Goodbye, Steve Jobs
Over the next few days, and probably for years to come, many people will write superlatives about and tributes to Steve Jobs. And most of them will be brilliant and thought-provoking and entirely true and worthwhile. There's nothing I can say here about the great Steve Jobs that somebody somewhere else isn't already saying.
So I'll just tell a story. This might seem like a post all about me, but it's not. Circa 1982, my father brought home some huge boxes around Christmas time. (In case you've been wondering, I'm only 37.) In one of them was something almost nobody else I knew had: a computer. In the others were a monitor and a dot-matrix printer. The price tag for the whole set would buy a crate of iPads today. It was an investment.
And it was incredible. The computer was an Apple IIe, which had 64 KB of memory and ran on floppy disks (the big kind from the '80s, not the smaller kind from the '90s). It had not one but two disk drives. It was a marvel. We turned it on for the first time, and it spoke to us. Well, sort of -- words showed up, letter by letter, on the color screen and said something like, "We're in here, and you're out there." And it went on from there. Absolutely astonishing.
Over the next few years, I used the computer for school -- something downright revolutionary in the days when most kids couldn't type and wrote everything longhand on notebook paper. I wrote reports on it with Bank Street Writer, possibly the worst word processor of all time but still way better than pen and paper. Once, in the fourth grade, I wrote a report on the lives of frontier lawmen. (Hey, I'm from Texas. We did that sort of thing.) It was full of formatting errors and might have even been typed in all-caps. Still, when I brought the printed report to school, kids marveled at it. My teacher looked at it almost in awe. A typed report? From a computer? This was a first, at least in my little hometown around 1983.
That computer got a lot of use. A lot of use. My mother, an English teacher at all levels of school in my hometown, used the Apple IIe for nearly two decades. When we had finished with it as a family, she took it to school, where her students played little word games on it. She used it in her classroom into the 2000s before she finally retired. In fact, I think she gave it away after that -- somewhere, somebody might still be using an Apple IIe from the first Reagan administration.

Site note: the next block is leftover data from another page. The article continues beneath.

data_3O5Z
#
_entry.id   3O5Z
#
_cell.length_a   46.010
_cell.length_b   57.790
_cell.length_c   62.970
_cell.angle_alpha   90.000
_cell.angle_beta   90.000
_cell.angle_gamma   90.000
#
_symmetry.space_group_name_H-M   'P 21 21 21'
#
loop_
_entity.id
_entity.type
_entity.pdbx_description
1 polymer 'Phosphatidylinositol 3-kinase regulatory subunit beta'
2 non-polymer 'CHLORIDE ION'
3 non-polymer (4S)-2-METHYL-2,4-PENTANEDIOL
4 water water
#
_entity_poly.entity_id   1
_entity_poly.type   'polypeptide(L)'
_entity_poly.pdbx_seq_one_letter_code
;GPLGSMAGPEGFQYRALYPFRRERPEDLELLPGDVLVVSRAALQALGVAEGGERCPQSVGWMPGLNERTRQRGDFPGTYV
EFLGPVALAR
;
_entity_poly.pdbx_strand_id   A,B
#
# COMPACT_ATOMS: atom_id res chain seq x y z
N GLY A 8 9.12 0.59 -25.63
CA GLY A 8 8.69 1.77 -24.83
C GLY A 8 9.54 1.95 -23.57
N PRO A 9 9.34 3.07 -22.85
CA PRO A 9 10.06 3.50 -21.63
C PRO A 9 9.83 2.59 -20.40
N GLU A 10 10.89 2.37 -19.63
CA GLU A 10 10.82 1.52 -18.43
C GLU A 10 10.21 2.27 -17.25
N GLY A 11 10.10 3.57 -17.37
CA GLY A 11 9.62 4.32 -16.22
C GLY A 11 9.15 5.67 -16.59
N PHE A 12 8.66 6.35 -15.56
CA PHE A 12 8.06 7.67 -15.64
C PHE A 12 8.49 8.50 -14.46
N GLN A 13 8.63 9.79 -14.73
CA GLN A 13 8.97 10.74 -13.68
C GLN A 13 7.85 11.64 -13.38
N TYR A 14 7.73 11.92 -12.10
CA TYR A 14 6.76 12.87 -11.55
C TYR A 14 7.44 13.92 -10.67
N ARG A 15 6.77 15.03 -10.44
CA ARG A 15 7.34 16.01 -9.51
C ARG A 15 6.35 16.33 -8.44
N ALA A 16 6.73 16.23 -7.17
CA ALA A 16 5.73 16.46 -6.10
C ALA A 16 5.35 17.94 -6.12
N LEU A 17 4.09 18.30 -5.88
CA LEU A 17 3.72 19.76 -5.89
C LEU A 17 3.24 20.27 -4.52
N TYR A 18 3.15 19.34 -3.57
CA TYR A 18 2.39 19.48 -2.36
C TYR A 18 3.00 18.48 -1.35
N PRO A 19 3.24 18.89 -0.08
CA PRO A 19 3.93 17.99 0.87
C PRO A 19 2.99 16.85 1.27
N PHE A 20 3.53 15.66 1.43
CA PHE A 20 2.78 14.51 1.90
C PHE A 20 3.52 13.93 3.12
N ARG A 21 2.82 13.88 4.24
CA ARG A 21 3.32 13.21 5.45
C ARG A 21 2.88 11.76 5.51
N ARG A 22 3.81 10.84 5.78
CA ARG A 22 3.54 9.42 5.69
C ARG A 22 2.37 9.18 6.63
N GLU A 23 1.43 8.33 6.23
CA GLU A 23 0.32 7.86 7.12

I can say without hyperbole that the Apple IIe changed my life. It changed the way I studied, the way I thought about working and the way I played. It helped me learn to type, which was a big deal at the time. It became a magnet for the kids in the neighborhood. My dad used to talk about having the first TV on the block in 1949. Well, in 1982, I had the first computer in the neighborhood, and everybody wanted to see it. I'm convinced that some of my grades in elementary school and junior high were higher than they should have been just because a typed report looked so good next to something handwritten.
Many machines have come and gone for me since then, some of them Macs and some of them PCs. (And then there was the PC that crashed for the last time circa 2000, prompting my ex-wife to hand me the phone and say, "Call Apple and buy a Mac," which I did. We used that computer, an original iMac, for six years before I sold it and actually managed to get decent money for it. It might be in use to this day, too.) But the Apple IIe will always be special to me.
I don't know if I ended up in the technology industry because I used such a great computer (which it was for the time) at such a young age, but it didn't hurt. The old Apple certainly got me interested in computers. I do know that being able to type on the IIe rather than having to scratch things out longhand or clang on a typewriter encouraged me to write, and that definitely helped lead me to a career in journalism. (In case you're wondering, I consider that a good thing.)
I remember the Apple IIe probably more fondly than I remember bygone pets and maybe even a few old friends. Say what you will about that, but I think of it the way some other folks think of a first car or a first baseball glove. It sticks in my memory. And that's because of Steve Jobs. He created it, along with much of computing as we know it today. The funny thing is that most people today will write about iPads and iPods and Macs, Jobs's most notable accomplishments. And that makes sense.
But I was just a kid in small-town Texas when something Steve Jobs invented -- before he was 30, incidentally, which I now realize is amazing -- had a significant impact on my life. The Apple IIe was formative to me in my childhood. Steve Jobs helped change my life; he helped make it better. When I think about how many people he did that for all over the world for years -- when I think about being just one of millions his creations positively affected -- I'm staggered by the impact he had on humanity. Seriously.
I never met Steve Jobs. I've hardly ever covered Apple. But Jobs transcends mere industry notoriety. He'll be in textbooks -- or whatever textbooks will end up becoming -- for generations to come. Kids decades from now will know his name. Scholars and business students will study his life. I just hope he enjoyed his run on this planet because it was tragically cut way, way too short. He never got a victory lap; he had to leave when he was on the top of his game. To me, that's the saddest part of this story. But I'd like to thank Steve Jobs, again, for everything he did for me.
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Posted by Lee Pender on October 07, 2011 at 11:57 AM